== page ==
This past weekend was extremely busy preparing for the next few weeks of trainings. On Thursday, my counterpart and I had a marathon afternoon in town buying and printing and photocopying everything we need for the next four weeks. From 400 notebooks and pens to two thousand rand of food, we bought it all. It was crazy. On Friday afternoon we went on a chicken scouting adventure (Ali, you might want to skip this part). We picked out five chickens for the RHM training lunches and told the Make we would come back tomorrow to buy them before a few of the RHMs came to kill and clean them the next afternoon. As we were leaving, my counterpart said there was a good chance she would have to go into town tomorrow and could I handle the buying and carrying and oversee the killing and cleaning tomorrow by myself? Um, excuse me? I hesitantly agreed, because there was really no other option, and prayed she wouldn’t have to go. That whole night I kept thinking that if it were at all possible, I would call my mom and she would come down to pick me up and we’d go and buy some already killed and cut pieces of chicken from the store, and then go get a Caribou of course. But I guess there’s a time in everyone’s life where they realize they can’t just call their mom to fix the things they don’t want to do, and boy did I learn that one the hard way. Fortunately, my counterpart did not have to go to town the next day. Unfortunately, she called me at 8:30am to tell me this, as well as ask if I could buy the chickens and bring them to our kaGogo Center (across the community) by 10? Um, excuse me? Again? I mean at least I don’t have to worry about killing them, but I still couldn’t buy them from a lady whose language I don’t speak, and certainly can’t carry five chickens. So I grabbed two of my sisis and we ventured off to buy the chickens. It was awful. I’m not sure exactly how many of you have ever carried a chicken before, (Ali, you REALLY won’t want to read this), but you grab its wings and hold them behind its back together in one of your hands. So my sisis grabbed one chicken in each hand and I grabbed one, thinking, “Okay, I can do this.” Well, a few minutes down the road, I look down and see that my chicken is clearly suffocating. I don’t think they’re supposed to be carried like that for long distances. And we weren’t anywhere near where we were dropping them off. So I ask my sisis for help, who reply with “Oh yes, he’s dying.” And then a “Hey you! Why are you dying on Sethabile?” and knock another chicken against him to wake him up. Well of course its one of those things you cant stop watching and I tried to help him but there really wasn’t anything I could do. I kept shifting him from one hand to another, wondering why MINE had to die and not anyone else’s, and he’s not getting any better. And at this point I REALLY just wanted to hand him off to someone (mom?) who would fix it and so I wouldn’t have to deal with it, but my sisis were already holding two chickens. I HAD to carry this guy the rest of the way. I’ll save you the more gruesome details of his wing breaking and blood all over my hands, but lets just say I practically ran the rest of the way and dropped him as quickly as possible. He lived, just barely, until obviously he was killed. After we finally got there, I met up with my counterpart, said thank you to my sisis and headed off to the community garden for some vegetables. After a pit stop at a homestead to play with a baby and some incwancwa for breakfast (you know you’ve been here too long when you actually kind of like the sour, fermented, maize porridge breakfast), we then picked bunches of green peppers, dug out a ton of carrots and beet root, and chopped some cabbage, and hauled our hundred rand of groceries back across the fields, to our dying chickens. I was dreading this part of the day for a while and almost got sucked in to the killing when the bomake didn’t show up at first. But they came eventually, and they killed, cleaned and cut the chickens, and I bought them all fat cakes and sat around the corner. Then I grabbed my bags of cleaned chickens to throw in my family’s fridge and left as quickly as the five heavy chickens would let me.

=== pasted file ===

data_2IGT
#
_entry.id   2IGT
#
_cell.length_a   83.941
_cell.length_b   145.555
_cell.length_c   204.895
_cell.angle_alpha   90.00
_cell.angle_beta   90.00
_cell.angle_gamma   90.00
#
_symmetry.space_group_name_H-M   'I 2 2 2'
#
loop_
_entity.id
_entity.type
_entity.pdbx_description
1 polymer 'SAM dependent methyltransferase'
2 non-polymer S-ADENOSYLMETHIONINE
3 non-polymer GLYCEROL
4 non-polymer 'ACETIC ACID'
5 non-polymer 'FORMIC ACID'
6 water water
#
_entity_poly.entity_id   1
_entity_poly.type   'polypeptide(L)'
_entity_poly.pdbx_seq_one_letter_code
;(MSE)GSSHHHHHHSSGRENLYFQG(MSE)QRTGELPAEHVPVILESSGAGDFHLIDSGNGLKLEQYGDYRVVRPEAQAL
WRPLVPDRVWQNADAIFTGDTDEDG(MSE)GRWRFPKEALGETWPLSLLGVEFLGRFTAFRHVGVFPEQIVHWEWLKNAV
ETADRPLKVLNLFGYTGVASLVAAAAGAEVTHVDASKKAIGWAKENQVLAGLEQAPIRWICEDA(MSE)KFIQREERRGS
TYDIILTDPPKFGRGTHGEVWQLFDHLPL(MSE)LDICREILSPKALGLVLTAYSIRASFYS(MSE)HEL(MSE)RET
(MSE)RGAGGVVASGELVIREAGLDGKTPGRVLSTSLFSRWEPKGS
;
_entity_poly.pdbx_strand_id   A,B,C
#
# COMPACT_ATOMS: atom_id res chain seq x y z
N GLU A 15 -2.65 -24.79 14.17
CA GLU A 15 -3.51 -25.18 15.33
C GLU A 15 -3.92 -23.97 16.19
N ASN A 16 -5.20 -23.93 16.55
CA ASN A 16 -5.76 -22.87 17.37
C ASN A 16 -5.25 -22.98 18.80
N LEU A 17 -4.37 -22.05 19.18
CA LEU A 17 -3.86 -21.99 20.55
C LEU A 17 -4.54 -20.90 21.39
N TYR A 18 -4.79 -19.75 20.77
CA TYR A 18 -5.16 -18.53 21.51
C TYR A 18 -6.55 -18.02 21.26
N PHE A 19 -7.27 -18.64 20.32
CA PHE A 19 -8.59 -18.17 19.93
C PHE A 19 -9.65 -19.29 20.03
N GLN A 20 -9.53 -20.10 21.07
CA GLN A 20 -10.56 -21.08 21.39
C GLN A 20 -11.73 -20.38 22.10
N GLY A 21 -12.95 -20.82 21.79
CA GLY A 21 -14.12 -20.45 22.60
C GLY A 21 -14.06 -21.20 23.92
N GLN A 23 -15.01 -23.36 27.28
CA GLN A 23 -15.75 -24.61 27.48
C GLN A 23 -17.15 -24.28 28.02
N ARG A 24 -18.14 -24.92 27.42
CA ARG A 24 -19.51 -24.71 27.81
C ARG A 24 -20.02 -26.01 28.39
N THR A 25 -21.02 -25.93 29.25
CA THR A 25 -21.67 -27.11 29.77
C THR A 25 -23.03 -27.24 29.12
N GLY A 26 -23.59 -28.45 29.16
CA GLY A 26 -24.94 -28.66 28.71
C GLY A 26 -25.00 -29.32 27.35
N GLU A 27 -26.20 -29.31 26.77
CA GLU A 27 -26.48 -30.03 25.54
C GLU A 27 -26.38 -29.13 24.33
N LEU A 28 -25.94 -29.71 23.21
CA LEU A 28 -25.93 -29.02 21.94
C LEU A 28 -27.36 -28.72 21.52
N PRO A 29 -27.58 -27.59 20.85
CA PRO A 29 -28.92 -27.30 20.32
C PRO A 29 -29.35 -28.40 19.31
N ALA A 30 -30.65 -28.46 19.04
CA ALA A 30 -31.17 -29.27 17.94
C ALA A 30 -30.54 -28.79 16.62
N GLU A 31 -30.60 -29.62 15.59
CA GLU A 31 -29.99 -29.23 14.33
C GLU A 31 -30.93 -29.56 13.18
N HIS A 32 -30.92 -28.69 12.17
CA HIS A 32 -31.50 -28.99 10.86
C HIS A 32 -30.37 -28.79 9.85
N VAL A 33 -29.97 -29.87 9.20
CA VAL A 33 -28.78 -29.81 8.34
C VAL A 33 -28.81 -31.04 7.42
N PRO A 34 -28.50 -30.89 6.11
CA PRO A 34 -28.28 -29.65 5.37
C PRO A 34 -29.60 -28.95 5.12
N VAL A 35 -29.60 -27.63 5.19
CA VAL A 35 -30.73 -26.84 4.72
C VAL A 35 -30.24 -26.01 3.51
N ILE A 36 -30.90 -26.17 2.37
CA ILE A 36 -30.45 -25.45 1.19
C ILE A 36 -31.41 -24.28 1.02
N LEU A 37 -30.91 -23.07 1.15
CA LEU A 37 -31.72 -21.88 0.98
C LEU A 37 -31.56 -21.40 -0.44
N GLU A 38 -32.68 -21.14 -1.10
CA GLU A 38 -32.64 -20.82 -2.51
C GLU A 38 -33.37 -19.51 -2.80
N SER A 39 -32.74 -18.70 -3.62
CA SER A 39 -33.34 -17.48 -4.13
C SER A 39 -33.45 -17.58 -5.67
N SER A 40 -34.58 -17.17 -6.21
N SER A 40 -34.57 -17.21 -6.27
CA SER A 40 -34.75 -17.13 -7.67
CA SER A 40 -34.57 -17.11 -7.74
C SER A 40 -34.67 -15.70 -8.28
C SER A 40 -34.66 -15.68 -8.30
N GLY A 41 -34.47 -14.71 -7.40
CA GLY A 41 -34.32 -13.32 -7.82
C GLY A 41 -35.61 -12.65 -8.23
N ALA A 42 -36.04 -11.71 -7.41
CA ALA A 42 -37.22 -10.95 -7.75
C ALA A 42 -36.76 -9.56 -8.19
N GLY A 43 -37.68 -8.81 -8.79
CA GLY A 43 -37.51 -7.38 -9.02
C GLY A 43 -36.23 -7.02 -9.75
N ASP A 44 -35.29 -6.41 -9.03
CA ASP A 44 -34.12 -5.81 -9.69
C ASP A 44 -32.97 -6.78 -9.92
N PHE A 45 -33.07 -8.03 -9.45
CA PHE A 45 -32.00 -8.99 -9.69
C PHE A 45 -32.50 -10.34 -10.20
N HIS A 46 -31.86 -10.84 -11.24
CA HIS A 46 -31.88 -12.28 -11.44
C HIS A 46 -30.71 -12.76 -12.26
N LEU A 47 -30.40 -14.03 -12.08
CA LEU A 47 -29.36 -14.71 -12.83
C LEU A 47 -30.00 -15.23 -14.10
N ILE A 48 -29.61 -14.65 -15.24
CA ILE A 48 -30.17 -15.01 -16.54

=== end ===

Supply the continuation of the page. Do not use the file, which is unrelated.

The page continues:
Needless to say, I did nothing today, resting from my horrifying day yesterday, and gearing up for three weeks of trainings! Here’s hoping it all goes well! And on that note, its bedtime because tomorrow is an early day – just wanted to give you all a quick update on life. Hope you all have a great Memorial Day and eat lots of hamburgers and potato salad!